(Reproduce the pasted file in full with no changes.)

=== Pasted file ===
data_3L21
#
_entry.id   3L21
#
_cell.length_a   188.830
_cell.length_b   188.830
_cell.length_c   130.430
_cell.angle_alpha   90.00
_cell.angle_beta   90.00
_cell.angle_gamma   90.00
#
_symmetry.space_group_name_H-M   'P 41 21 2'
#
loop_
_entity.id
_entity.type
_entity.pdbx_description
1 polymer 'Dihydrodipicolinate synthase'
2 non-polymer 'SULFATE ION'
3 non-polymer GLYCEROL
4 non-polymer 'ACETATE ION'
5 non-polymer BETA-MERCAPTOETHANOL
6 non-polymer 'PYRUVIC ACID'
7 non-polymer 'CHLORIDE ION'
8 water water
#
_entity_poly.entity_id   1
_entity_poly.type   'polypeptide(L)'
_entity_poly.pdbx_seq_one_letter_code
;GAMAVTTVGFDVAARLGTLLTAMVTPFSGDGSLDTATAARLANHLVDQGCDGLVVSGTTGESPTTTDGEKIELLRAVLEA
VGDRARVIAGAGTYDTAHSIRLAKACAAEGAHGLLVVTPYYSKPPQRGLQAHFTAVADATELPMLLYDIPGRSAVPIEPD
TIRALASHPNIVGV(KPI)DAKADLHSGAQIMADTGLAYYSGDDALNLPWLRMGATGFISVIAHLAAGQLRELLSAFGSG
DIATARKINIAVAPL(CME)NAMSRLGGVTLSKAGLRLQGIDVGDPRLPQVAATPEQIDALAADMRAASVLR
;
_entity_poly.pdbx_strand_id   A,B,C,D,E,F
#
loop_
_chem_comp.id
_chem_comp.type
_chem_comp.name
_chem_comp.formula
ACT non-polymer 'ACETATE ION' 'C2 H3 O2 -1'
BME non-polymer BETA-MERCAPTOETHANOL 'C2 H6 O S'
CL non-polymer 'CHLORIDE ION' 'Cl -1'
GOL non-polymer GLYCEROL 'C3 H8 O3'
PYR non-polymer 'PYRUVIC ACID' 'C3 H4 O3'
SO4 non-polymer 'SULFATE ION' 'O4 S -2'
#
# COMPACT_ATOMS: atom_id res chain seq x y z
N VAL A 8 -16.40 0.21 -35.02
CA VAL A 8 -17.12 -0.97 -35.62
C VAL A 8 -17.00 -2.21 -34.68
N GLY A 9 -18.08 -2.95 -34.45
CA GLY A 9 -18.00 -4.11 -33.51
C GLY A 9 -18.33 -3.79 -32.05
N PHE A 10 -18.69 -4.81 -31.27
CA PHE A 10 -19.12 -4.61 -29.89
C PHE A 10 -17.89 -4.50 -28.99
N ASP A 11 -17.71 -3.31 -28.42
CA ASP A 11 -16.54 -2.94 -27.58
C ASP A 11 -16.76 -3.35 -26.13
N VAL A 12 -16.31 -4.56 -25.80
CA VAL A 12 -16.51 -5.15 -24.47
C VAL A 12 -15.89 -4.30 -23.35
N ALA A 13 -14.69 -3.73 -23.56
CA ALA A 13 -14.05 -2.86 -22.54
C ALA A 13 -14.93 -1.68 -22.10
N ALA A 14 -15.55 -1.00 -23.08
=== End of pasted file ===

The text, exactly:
data_3L21
#
_entry.id   3L21
#
_cell.length_a   188.830
_cell.length_b   188.830
_cell.length_c   130.430
_cell.angle_alpha   90.00
_cell.angle_beta   90.00
_cell.angle_gamma   90.00
#
_symmetry.space_group_name_H-M   'P 41 21 2'
#
loop_
_entity.id
_entity.type
_entity.pdbx_description
1 polymer 'Dihydrodipicolinate synthase'
2 non-polymer 'SULFATE ION'
3 non-polymer GLYCEROL
4 non-polymer 'ACETATE ION'
5 non-polymer BETA-MERCAPTOETHANOL
6 non-polymer 'PYRUVIC ACID'
7 non-polymer 'CHLORIDE ION'
8 water water
#
_entity_poly.entity_id   1
_entity_poly.type   'polypeptide(L)'
_entity_poly.pdbx_seq_one_letter_code
;GAMAVTTVGFDVAARLGTLLTAMVTPFSGDGSLDTATAARLANHLVDQGCDGLVVSGTTGESPTTTDGEKIELLRAVLEA
VGDRARVIAGAGTYDTAHSIRLAKACAAEGAHGLLVVTPYYSKPPQRGLQAHFTAVADATELPMLLYDIPGRSAVPIEPD
TIRALASHPNIVGV(KPI)DAKADLHSGAQIMADTGLAYYSGDDALNLPWLRMGATGFISVIAHLAAGQLRELLSAFGSG
DIATARKINIAVAPL(CME)NAMSRLGGVTLSKAGLRLQGIDVGDPRLPQVAATPEQIDALAADMRAASVLR
;
_entity_poly.pdbx_strand_id   A,B,C,D,E,F
#
loop_
_chem_comp.id
_chem_comp.type
_chem_comp.name
_chem_comp.formula
ACT non-polymer 'ACETATE ION' 'C2 H3 O2 -1'
BME non-polymer BETA-MERCAPTOETHANOL 'C2 H6 O S'
CL non-polymer 'CHLORIDE ION' 'Cl -1'
GOL non-polymer GLYCEROL 'C3 H8 O3'
PYR non-polymer 'PYRUVIC ACID' 'C3 H4 O3'
SO4 non-polymer 'SULFATE ION' 'O4 S -2'
#
# COMPACT_ATOMS: atom_id res chain seq x y z
N VAL A 8 -16.40 0.21 -35.02
CA VAL A 8 -17.12 -0.97 -35.62
C VAL A 8 -17.00 -2.21 -34.68
N GLY A 9 -18.08 -2.95 -34.45
CA GLY A 9 -18.00 -4.11 -33.51
C GLY A 9 -18.33 -3.79 -32.05
N PHE A 10 -18.69 -4.81 -31.27
CA PHE A 10 -19.12 -4.61 -29.89
C PHE A 10 -17.89 -4.50 -28.99
N ASP A 11 -17.71 -3.31 -28.42
CA ASP A 11 -16.54 -2.94 -27.58
C ASP A 11 -16.76 -3.35 -26.13
N VAL A 12 -16.31 -4.56 -25.80
CA VAL A 12 -16.51 -5.15 -24.47
C VAL A 12 -15.89 -4.30 -23.35
N ALA A 13 -14.69 -3.73 -23.56
CA ALA A 13 -14.05 -2.86 -22.54
C ALA A 13 -14.93 -1.68 -22.10
N ALA A 14 -15.55 -1.00 -23.08